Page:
Clinic: Tuesday April 14, 2015

Jacob had his first clinic visit today. Here are the highlights.

We got to see our favorite dietician for the first time in nearly two months. Erika adjusted his formula recipe again to help him keep up his impressive growth. Jacob weighs over 13 pounds now!

Justin and I also met with a genetic counselor to talk about Jacob’s particular mutations and their implications for our future family planning. With a natural conception, we would have a 25% chance of having a child with citrullinemia, a 50% chance of having a child who is a carrier, and a 25% chance of having a child who is completely unaffected. When we are ready to talk about another baby, it will be important for us to be armed with our genetic information so that we can conduct prenatal screening. There is an option to use IVF to eliminate the possibility of having an affected child by implanting only unaffected embryos. This is a great option for some families, but I personally couldn’t do it. Discarding the embryos with citrullinemia would feel like throwing away potential Jacobs.  However, I would want to have prenatal testing done so that, if necessary, we could begin to treat right away rather than wait for the newborn screening results.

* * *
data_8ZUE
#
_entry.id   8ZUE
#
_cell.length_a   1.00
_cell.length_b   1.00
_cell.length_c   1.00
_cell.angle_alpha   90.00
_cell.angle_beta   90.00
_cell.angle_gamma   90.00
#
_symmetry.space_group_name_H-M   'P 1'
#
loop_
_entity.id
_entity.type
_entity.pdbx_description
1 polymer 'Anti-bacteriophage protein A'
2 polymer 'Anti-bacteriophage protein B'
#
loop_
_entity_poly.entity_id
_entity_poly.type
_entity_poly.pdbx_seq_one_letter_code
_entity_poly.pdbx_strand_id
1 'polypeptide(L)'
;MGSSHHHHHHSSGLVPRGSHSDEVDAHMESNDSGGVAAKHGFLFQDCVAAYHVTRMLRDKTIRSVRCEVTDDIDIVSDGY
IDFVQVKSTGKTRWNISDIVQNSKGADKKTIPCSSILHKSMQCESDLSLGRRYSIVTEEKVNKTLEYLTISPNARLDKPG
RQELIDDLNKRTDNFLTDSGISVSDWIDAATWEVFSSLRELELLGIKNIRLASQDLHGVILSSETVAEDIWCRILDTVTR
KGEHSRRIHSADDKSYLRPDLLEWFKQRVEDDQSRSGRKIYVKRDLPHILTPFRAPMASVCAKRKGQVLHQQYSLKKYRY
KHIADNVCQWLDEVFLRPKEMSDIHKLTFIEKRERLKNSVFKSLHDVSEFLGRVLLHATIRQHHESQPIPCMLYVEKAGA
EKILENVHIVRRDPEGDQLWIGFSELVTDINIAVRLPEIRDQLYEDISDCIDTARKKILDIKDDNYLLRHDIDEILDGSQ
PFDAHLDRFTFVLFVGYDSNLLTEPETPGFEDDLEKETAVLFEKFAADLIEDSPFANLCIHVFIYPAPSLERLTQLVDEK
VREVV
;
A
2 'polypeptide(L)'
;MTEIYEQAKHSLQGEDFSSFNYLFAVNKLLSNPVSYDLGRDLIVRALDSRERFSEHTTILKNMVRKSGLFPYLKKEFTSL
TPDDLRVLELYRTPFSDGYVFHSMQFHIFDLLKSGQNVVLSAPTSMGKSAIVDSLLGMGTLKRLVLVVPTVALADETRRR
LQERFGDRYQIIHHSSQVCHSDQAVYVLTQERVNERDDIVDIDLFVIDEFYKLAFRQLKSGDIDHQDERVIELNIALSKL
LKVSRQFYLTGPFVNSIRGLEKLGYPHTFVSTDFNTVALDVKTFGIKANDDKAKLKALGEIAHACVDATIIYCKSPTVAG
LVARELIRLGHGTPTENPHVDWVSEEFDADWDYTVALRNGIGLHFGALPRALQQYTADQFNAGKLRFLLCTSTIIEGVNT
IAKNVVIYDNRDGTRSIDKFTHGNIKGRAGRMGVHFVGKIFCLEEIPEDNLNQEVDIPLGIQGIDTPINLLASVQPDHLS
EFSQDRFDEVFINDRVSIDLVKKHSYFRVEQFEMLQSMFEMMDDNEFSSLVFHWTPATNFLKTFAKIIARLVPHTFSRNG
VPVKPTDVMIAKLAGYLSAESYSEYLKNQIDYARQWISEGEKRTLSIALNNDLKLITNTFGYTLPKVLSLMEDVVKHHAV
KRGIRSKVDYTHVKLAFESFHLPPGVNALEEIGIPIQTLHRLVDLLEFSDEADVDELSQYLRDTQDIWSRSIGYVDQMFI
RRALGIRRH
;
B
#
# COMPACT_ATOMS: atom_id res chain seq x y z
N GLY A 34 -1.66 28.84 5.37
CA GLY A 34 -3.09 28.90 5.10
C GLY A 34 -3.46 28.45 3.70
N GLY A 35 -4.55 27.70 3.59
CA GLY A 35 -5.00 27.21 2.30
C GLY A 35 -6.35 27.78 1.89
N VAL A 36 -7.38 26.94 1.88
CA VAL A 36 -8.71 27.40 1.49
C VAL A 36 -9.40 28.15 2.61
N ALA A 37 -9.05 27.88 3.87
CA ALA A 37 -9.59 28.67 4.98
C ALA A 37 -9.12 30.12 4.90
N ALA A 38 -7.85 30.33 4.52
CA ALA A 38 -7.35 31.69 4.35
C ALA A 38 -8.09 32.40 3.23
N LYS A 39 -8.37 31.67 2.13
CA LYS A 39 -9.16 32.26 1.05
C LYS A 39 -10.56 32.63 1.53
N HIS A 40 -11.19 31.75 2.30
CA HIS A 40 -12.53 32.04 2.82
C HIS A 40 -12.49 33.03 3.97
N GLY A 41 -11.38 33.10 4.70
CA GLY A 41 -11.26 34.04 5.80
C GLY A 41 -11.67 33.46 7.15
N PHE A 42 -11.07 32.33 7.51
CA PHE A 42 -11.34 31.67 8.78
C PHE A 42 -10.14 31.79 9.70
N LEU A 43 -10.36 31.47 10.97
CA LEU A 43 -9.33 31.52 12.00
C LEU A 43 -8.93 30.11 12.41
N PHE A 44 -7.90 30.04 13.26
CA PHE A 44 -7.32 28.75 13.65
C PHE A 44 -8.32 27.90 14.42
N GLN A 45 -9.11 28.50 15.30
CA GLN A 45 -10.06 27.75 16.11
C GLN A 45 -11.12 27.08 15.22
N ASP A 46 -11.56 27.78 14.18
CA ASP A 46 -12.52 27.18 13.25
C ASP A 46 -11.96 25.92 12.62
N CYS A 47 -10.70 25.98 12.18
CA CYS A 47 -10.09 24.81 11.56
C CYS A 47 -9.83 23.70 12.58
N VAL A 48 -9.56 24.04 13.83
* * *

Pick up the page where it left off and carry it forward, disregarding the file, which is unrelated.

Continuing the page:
Finally, we saw Dr. S, who was pleased with Jacob’s progress so far. However, we will have to wait a few days for the results from the ammonia test and amino acid panel, which are the numbers that will tell us more definitively where Jacob stands metabolically. It is still too early to tell whether Jacob has a mild or moderate case. Dr. S feels fairly confident that his case is not severe, because he would already have experienced a metabolic decompensation. We do need to remember, however, that the first year is sometimes easier for a child with a urea cycle disorder. Dr. S called it the “honeymoon period.” They grow so rapidly that their bodies are using the proteins before they have a chance to become toxic. When Jacob’s growth rate slows, his tolerance for natural protein may diminish. In other words, this is not a predictable disorder. We are thankful that Jacob is healthy today, and we will leave tomorrow in God’s hands.

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